Also, there is substantial danger that the introduction of an overwhelming amount of evidence related to Conspiracy One will unavoidably cause confusion in the juror's minds as to the distinction between Conspiracies One and Two, and that this will cause undue prejudice to [the defendant] and his defense. The jury will have to sift through untold amounts of evidence relative to the alleged criminal activities of fifteen defendants with whom [the defendant] has no alleged conspiratorial connection at all. But two of the defendants are allegedly part of both alleged conspiracies. This voluminous introduction of evidence of other, irrelevant, other alleged criminal acts not related to the allegations against [the defendant], during [the defendant's] trial, creates a strong risk of producing in the jurors' minds the impression that [the defendant] is somehow associated with criminal activity that he had nothing to do with.

Id. at 2-3.

         The government's response didn't mention or address the defendant's arguments, probably because the defendant relied on those made by co-defendant Yanez. Dkt. No. 378. As to Yanez, the government argued that neither he nor the other Count One defendants who sought severance “argue[d] that the disparity in the weight of evidence against some of the codefendants could deny him the right to a fair trial nor do they allege that trying both counts together would lead to jury confusion.” Id. at 5. The government asserted that any fear that evidence as to one defendant might “spill over” to another, or confuse the jury, “can be mitigated sufficiently when there is ample evidence to convict the moving defendant and when the jury is given instructions to assess each defendant and count individually.” Id. at 6, citing United States v. Alviar, 573 F.3d 526, 539 (7th Cir. 2009). The government concluded by stating that “[t]he two conspiracy counts in the indictment overlap and involve a common scheme or plan such that the defendants are properly joined.” Id.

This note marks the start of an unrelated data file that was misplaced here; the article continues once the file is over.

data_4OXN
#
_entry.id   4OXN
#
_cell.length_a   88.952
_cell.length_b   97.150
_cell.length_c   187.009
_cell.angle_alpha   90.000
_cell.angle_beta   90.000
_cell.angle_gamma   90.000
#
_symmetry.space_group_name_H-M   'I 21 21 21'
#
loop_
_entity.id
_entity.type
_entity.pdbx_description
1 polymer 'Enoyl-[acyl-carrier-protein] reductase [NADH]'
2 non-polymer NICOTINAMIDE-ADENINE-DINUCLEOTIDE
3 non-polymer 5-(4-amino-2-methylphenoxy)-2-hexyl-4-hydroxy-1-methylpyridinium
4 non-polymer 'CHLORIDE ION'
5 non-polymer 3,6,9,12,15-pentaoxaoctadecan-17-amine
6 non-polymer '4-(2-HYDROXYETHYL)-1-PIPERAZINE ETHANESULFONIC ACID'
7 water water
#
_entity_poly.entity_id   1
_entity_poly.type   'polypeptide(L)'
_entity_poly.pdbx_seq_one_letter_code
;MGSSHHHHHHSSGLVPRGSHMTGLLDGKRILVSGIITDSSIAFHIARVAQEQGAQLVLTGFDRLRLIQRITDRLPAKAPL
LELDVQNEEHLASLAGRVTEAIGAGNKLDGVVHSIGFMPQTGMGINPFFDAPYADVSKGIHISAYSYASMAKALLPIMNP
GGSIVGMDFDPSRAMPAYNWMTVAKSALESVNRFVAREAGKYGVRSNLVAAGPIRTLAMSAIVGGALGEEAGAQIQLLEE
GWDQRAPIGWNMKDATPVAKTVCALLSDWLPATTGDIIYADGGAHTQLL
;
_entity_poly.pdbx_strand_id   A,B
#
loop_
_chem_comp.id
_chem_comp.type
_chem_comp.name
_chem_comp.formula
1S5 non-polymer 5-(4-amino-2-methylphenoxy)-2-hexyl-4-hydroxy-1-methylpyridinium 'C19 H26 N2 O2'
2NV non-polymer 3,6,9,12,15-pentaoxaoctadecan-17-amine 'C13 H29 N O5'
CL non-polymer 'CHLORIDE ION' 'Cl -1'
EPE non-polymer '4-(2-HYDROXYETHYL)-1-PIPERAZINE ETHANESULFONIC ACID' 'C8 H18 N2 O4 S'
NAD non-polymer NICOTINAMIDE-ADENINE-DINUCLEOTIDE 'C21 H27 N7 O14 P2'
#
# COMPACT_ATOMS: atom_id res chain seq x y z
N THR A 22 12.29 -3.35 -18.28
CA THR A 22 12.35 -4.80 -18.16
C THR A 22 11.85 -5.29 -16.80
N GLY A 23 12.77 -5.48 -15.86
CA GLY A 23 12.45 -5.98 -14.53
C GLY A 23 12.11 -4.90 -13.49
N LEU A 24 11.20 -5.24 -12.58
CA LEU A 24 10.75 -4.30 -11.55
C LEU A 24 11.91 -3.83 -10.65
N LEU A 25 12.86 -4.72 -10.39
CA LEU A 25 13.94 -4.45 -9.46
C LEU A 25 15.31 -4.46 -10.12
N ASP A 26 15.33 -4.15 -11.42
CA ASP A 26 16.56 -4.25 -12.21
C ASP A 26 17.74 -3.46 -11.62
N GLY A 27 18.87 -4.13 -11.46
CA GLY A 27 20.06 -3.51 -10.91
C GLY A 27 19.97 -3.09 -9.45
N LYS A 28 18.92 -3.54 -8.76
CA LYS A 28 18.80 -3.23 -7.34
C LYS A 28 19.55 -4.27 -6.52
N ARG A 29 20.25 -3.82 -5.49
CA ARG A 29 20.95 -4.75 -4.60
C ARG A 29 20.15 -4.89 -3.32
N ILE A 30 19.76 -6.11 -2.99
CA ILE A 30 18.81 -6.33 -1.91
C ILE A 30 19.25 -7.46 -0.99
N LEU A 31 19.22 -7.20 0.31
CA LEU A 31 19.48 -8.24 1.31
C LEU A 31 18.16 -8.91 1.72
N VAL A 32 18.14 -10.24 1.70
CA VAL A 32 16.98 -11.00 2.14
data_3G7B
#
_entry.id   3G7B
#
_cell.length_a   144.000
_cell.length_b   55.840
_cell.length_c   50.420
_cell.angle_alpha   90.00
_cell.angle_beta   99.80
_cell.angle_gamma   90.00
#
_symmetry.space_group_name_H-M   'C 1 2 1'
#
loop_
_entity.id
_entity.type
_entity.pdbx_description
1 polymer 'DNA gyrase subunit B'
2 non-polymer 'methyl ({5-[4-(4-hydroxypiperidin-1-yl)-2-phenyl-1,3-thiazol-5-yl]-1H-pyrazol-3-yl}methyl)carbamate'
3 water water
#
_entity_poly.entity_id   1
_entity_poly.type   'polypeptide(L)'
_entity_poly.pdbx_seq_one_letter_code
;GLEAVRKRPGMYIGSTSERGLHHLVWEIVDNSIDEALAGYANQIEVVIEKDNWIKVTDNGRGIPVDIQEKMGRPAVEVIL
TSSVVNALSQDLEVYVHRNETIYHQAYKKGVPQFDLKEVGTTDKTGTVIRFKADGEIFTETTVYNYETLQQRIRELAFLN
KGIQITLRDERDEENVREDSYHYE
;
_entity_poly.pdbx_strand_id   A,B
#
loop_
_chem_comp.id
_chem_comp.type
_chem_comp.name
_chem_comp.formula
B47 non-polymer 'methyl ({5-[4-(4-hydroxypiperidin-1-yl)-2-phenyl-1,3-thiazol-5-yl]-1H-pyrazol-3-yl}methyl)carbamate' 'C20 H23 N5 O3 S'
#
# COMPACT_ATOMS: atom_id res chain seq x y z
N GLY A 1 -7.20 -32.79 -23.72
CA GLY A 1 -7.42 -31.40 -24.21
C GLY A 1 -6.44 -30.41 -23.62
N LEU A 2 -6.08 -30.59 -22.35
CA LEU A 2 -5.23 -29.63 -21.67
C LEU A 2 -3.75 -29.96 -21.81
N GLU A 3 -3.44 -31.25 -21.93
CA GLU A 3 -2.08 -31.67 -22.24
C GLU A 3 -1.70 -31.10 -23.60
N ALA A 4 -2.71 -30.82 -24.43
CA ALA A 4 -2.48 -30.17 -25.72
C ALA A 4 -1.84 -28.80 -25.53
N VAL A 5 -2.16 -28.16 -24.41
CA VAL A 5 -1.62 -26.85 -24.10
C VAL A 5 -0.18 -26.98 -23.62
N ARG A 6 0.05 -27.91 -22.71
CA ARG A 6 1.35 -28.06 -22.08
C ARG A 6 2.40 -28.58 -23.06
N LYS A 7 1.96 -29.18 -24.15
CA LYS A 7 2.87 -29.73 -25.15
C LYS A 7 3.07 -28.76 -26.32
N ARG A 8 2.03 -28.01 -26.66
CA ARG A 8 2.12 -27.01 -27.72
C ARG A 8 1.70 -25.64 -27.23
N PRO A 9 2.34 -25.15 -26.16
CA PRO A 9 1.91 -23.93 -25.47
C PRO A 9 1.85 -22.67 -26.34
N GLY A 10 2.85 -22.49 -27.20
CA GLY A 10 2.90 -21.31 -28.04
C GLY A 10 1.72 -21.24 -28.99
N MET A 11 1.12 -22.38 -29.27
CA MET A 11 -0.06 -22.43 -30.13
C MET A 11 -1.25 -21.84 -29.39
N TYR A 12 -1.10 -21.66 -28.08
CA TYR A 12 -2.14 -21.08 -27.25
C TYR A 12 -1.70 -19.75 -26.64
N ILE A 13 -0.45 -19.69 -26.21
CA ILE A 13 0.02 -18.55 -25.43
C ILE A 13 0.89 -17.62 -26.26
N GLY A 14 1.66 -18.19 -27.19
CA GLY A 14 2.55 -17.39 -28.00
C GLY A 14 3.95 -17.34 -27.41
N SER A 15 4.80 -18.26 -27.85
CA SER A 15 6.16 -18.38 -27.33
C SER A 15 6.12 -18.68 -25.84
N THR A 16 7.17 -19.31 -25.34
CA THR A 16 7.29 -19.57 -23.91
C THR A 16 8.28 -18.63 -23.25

On March 22, 2019, Magistrate Judge David Jones issued several orders. One denied the defendant's motion to sever. Dkt. No. 381. Another recommended to Judge Stadtmueller that he deny the four pending motions to dismiss and left to Judge Stadtmueller's discretion whether to grant the requests to adjourn the trial. Dkt. Nos. 383-384.

         Regarding the defendant's motion to sever, Judge Jones reviewed the face of the indictment and concluded that the two counts overlapped temporally (both alleged a conspiracy that took place between January 1, 2016 and June 20, 2017), geographically (in the Eastern District of Wisconsin) and substantively (both alleged conspiracies to possess with intent to distribute heroin and cocaine), and that they had overlapping members (Avina and Banks). Dkt. No. 381 at 5. For that reason, Judge Jones concluded that Counts One and Two were not mis-joined under Rule 8(a). Id. For the same reason, Judge Jones concluded that the defendants were not mis-joined under Rule 8(b). Id. Finally, Judge Jones addressed the defendant's argument that the “overwhelming amount of evidence and the disparity in the weight of the evidence against defendants in Count One versus Count Two will lead to jury confusion.” Id. at 6. Judge Jones agreed with the government that that fact alone did not warrant severance, citing United States v. Serpico, 320 F.3d 691, 696 (7th Cir. 2003), and agreed that the trial court could mitigate any jury confusion with an instruction that the jury must consider the evidence separately as to each defendant. Id.